There’s this piece of paper pinned to a bulletin board in the dressing room area of Civic Theatre called the Bow List. “Mephistopheles leads by the hand Marguerite and Faust for a trio bow then exit,” the first line reads, followed by the rest of the characters in their designated order. Ian Campbell, the opera’s general director, signed off on the list on April 18.
These instructions are something I never imagined existed until I saw them, and they confirmed what I have learned after spending more than week with the cast and crew of the San Diego Opera: Plan every last detail. Just be ready for surprises.
In reporting the final installment of Countdown to Curtain, a series exploring what happens beneath the seams of opera before it debuts, I had two aims. The first was to gage the flavor and intensity of the nerves in the hallway of dressing rooms, minutes before the curtain rose on “Faust.” Wardrobe staff were making small talk as they waited to spring to action. Singers were warming up in their dressing rooms. There were water bottles everywhere. People seemed focused but relaxed.
I had spoken with Greer Grimsley, singing Méphistophélès, as he got his makeup done during the dress rehearsal. When you’re starting as a singer, he said, “the energy translates into nerves, and the further you get into your career, you mange that energy much like athletes do.” I liked his take on “Faust,” which went beyond the standard lesson of watching what you wish for. “Aging is not for the cowardly,” Grimlsey said. The solution is to be “satisfied with where you are and completely embrace the journey, to the point that you have no regret.”
Standing in the doorway of his dressing room Saturday, Stephen Costello, singing Faust, was saving his voice for the stage. He managed one joke. The plan, he deadpanned, is to “try not to suck.” Then he went back to warming up. Soon, it was time to put on Faust’s mask — a stringy contraption that took Steven Bryant, the wig and makeup pro, several minutes to wrap around Costello’s head. As Costello walked to the stage, his wife Ailyn Perez, singing Marguerite, called to him — “Amor!” — and blew him a kiss.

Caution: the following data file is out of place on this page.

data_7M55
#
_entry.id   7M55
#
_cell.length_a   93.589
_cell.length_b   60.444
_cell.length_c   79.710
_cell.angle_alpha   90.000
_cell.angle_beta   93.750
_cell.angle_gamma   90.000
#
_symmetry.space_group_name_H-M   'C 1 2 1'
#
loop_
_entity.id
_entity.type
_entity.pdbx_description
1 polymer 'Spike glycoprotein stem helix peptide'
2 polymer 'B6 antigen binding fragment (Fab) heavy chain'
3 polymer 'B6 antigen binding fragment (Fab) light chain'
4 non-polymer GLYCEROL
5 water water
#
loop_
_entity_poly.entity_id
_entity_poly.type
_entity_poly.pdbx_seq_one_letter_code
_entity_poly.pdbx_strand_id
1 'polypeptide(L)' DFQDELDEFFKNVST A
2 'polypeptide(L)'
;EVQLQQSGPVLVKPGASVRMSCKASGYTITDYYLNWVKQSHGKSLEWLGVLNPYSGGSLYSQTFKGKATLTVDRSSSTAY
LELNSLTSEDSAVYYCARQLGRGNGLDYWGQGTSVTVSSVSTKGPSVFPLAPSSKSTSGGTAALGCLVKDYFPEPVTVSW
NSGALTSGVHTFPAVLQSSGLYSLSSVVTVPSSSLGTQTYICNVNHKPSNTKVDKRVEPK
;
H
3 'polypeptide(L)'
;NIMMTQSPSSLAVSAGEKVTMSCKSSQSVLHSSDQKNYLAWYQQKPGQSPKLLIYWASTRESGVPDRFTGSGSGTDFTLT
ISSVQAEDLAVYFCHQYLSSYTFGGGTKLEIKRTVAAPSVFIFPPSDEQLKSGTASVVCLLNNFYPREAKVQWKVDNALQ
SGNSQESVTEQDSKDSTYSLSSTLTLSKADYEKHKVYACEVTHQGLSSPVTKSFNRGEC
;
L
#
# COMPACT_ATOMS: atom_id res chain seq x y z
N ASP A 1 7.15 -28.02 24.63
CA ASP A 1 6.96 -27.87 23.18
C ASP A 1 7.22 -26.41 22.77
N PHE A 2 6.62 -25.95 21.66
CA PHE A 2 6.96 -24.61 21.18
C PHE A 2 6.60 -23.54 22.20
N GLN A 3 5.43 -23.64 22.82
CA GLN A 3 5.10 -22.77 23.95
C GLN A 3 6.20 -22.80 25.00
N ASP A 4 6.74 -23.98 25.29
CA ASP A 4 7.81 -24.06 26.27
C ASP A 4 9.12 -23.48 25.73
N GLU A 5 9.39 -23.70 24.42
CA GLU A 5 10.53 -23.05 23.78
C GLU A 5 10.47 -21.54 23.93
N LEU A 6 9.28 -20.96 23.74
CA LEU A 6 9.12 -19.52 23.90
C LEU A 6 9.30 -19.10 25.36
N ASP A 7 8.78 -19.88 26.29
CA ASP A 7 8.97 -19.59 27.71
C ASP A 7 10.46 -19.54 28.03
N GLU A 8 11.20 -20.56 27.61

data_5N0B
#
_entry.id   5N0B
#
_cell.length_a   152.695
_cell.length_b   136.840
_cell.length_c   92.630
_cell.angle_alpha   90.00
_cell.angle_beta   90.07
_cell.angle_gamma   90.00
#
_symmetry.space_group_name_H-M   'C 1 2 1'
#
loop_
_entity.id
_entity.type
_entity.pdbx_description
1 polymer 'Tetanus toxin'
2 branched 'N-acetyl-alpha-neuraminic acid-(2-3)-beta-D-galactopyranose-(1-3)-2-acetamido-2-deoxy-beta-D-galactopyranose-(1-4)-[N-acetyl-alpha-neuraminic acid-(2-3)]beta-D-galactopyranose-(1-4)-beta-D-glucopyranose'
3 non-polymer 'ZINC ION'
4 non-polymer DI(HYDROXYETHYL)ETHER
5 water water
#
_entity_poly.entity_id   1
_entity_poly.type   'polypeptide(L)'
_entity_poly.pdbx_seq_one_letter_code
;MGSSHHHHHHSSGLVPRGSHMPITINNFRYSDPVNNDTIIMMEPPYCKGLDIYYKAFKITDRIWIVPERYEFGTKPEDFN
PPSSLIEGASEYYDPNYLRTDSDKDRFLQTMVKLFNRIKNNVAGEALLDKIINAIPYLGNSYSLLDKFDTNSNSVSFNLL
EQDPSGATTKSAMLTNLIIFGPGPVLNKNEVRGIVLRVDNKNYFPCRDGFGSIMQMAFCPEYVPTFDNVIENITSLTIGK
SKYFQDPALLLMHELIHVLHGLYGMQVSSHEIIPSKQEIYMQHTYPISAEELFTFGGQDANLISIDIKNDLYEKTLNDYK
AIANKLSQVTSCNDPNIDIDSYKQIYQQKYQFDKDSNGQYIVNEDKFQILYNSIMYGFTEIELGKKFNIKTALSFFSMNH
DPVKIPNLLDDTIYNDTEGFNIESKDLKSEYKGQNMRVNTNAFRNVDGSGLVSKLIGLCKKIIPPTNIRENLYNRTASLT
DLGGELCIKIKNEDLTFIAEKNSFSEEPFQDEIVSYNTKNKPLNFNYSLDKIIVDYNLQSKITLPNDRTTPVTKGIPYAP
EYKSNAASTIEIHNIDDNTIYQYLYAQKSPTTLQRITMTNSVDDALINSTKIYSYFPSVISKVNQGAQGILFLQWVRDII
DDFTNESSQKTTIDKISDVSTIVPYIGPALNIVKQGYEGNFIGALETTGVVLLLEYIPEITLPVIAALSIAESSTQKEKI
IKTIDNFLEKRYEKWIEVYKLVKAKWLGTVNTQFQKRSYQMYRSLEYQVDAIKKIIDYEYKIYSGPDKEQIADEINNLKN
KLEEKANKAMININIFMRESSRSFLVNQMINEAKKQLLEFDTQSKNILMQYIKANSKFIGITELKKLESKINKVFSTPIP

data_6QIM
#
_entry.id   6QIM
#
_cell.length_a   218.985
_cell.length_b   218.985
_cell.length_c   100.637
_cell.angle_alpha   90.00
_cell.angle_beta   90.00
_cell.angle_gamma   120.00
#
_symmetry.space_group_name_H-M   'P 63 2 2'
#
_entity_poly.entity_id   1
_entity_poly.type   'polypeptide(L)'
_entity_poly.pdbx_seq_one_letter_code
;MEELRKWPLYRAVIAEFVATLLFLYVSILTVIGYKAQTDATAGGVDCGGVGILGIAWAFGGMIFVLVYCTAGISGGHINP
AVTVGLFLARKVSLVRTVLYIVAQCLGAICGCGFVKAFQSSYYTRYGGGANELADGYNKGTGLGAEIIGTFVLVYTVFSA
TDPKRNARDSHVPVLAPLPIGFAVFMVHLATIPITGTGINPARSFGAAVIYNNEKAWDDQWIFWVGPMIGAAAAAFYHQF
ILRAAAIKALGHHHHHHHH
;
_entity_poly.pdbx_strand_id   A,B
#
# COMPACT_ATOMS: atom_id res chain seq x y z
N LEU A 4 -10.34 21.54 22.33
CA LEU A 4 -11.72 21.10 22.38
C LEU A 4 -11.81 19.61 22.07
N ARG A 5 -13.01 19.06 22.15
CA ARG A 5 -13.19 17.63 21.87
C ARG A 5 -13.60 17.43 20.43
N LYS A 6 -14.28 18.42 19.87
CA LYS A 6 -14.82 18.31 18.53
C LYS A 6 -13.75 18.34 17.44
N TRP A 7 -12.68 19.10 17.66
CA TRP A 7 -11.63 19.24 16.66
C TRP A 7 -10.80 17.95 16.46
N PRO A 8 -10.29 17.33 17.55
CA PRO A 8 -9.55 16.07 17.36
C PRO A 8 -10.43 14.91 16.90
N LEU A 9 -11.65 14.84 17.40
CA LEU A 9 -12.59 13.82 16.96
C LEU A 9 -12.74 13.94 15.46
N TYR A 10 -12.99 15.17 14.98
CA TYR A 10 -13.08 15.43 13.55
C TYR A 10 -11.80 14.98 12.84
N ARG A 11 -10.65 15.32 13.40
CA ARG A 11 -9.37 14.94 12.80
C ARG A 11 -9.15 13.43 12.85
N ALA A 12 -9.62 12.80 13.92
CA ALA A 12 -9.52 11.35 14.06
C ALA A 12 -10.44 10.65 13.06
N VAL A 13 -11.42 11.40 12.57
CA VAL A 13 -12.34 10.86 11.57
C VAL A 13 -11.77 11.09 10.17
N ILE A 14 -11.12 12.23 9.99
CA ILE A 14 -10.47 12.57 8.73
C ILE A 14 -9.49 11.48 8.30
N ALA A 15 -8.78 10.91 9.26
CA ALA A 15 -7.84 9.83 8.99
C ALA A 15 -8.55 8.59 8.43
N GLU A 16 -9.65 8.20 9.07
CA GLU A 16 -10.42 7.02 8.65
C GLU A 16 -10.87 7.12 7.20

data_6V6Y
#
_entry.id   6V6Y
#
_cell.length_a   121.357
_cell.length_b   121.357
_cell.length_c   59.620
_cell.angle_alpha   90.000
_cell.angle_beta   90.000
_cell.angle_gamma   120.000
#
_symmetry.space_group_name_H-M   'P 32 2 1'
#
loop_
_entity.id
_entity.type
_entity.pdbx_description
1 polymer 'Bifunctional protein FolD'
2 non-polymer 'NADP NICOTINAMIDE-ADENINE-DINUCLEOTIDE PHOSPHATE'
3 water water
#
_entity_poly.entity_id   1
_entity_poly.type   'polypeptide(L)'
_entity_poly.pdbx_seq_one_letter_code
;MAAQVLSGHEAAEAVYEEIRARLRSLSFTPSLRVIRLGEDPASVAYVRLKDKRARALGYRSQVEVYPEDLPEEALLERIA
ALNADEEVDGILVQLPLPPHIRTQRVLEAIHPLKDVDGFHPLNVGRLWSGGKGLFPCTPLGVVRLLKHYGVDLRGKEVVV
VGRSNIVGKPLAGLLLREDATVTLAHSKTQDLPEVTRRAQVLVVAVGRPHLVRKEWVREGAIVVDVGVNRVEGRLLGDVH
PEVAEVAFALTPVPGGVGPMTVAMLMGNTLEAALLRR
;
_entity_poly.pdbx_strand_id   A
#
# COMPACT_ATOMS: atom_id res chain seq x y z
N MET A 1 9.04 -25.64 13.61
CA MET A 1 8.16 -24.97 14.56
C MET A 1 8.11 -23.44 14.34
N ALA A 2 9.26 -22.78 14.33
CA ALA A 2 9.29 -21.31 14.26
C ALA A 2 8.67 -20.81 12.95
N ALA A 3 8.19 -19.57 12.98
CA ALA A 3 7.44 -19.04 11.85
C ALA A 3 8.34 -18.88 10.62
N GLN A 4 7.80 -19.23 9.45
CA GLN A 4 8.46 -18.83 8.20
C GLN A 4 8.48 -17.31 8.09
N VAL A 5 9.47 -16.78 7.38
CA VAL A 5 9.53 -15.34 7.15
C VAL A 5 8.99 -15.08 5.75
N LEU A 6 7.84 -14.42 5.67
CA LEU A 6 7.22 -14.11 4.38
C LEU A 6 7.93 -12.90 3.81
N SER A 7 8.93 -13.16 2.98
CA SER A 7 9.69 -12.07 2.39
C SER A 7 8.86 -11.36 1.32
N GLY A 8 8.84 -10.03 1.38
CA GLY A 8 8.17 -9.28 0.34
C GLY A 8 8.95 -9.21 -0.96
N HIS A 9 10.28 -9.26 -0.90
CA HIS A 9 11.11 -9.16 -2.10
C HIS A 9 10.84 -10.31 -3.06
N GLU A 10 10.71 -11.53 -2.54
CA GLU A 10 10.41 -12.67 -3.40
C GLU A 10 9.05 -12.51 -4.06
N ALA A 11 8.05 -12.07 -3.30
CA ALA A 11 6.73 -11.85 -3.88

Applause and instruments. The show started. There was one thing left for me to do: find whoever raises and lowers the curtain.
All around the backstage areas, the action unfolded as it had in rehearsals, just with a notch or two of greater excitement, it seemed. Eventually I spotted a man sitting behind a lit console and I asked him if he’s in charge of the curtain. He pointed to another man, sitting farther back. That is how I discovered Bob Dougherty, master flyman. Flymen handle all the curtains, drapes, hanging walls and objects raised or lowered on the stage.
Dougherty was bent over big desk covered in papers and tech equipment, four words into a crossword puzzle.
“Are you the person who raises and lowers the curtain?” I asked.
“Yes,” he replied.
“At last we meet,” I said.
Dougherty was happy to talk about the task he does almost 10 times in “Faust” — and has been doing for 25 years in theater and opera.
This particular curtain, at Civic Theatre, weighs 1,000 pounds and requires two men to lift, Dougherty said. Like everyone else back stage, he makes his moves based on cues. For the curtain, he gets a few warnings in his headset, he waits for a light to go off, then the stage manager says “Rail cue go!”
I watched him and John Slater, his colleague, get in position as the music quickened at the end of Act One.
When they got the signal, they pulled the rope so fast their arms became a blur — as my time backstage would become, I realized, once I sat back with the audience for the rest of the show and became enraptured by the story and song unfolding before my eyes.
Roxana Popescu is a San Diego arts writer. You can reach her directly at email@example.com.